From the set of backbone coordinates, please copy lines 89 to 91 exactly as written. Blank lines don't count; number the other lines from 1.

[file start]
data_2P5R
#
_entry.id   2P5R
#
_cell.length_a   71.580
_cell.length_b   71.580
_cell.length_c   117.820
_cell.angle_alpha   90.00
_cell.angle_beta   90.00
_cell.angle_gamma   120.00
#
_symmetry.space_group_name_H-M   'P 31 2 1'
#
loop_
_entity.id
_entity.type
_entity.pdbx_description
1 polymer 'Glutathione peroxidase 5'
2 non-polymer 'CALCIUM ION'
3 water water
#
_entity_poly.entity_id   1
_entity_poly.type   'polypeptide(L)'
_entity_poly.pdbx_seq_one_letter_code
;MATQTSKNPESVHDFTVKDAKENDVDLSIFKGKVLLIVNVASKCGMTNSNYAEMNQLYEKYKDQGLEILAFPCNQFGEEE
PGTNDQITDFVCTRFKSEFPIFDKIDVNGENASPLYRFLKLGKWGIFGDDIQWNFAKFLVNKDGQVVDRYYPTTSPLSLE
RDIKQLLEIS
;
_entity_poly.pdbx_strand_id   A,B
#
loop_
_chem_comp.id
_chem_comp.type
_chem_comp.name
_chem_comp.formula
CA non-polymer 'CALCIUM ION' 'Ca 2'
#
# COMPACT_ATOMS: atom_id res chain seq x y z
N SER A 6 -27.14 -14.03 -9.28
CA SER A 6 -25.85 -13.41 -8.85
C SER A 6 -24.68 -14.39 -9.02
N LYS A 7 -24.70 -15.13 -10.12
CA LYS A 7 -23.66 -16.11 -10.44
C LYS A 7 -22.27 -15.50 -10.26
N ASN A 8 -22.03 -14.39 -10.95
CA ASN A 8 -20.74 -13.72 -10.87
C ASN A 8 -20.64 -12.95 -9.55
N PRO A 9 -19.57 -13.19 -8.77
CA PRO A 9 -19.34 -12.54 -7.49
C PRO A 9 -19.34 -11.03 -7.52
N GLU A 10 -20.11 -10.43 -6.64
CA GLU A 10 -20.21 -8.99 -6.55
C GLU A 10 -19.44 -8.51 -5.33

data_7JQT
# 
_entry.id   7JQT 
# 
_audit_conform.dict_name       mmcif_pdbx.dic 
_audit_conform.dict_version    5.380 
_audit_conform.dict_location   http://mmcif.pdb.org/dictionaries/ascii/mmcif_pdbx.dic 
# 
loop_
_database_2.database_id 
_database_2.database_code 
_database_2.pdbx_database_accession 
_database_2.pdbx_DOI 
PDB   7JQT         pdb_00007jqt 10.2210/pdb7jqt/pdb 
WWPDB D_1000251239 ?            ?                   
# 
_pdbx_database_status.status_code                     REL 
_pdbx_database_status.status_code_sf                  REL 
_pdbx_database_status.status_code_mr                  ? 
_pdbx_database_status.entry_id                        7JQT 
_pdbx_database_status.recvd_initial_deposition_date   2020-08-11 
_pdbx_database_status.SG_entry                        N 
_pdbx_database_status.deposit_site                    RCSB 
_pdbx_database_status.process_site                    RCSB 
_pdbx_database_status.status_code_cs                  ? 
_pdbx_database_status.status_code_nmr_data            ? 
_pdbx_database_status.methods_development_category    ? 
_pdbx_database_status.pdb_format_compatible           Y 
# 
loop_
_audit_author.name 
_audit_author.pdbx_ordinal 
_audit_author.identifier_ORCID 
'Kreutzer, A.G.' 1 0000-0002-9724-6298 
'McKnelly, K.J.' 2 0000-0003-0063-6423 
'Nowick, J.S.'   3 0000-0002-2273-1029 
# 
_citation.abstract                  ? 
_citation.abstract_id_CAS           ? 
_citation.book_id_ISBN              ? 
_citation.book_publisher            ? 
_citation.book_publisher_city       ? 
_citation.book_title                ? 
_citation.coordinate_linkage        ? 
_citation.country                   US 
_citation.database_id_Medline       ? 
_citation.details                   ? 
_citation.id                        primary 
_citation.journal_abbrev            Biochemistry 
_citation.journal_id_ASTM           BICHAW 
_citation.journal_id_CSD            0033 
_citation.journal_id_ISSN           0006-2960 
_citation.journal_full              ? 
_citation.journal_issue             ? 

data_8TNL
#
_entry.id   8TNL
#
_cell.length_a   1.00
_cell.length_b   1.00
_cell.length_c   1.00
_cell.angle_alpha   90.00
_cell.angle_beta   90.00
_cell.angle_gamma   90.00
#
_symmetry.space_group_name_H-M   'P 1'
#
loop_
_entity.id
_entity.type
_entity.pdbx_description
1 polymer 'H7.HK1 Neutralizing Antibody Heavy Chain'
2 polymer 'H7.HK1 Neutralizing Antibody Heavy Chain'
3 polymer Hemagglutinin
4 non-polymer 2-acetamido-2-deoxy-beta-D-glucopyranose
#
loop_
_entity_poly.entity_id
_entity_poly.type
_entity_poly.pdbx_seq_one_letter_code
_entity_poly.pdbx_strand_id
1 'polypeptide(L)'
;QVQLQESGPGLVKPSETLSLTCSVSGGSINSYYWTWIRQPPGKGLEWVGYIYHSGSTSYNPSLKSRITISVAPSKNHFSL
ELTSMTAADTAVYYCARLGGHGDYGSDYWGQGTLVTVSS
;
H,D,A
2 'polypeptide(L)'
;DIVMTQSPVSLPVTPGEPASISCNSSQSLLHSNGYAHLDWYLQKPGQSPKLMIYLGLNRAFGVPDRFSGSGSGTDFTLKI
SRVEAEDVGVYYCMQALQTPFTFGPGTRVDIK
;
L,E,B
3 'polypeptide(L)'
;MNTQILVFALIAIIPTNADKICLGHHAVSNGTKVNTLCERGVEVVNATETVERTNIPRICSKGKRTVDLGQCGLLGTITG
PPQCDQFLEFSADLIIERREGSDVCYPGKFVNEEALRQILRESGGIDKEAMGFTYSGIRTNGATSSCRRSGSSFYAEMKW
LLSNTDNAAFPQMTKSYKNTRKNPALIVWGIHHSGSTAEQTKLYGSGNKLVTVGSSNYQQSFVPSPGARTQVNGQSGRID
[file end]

'Nowick, J.S.'   3 0000-0002-2273-1029 
# 
_citation.abstract                  ? 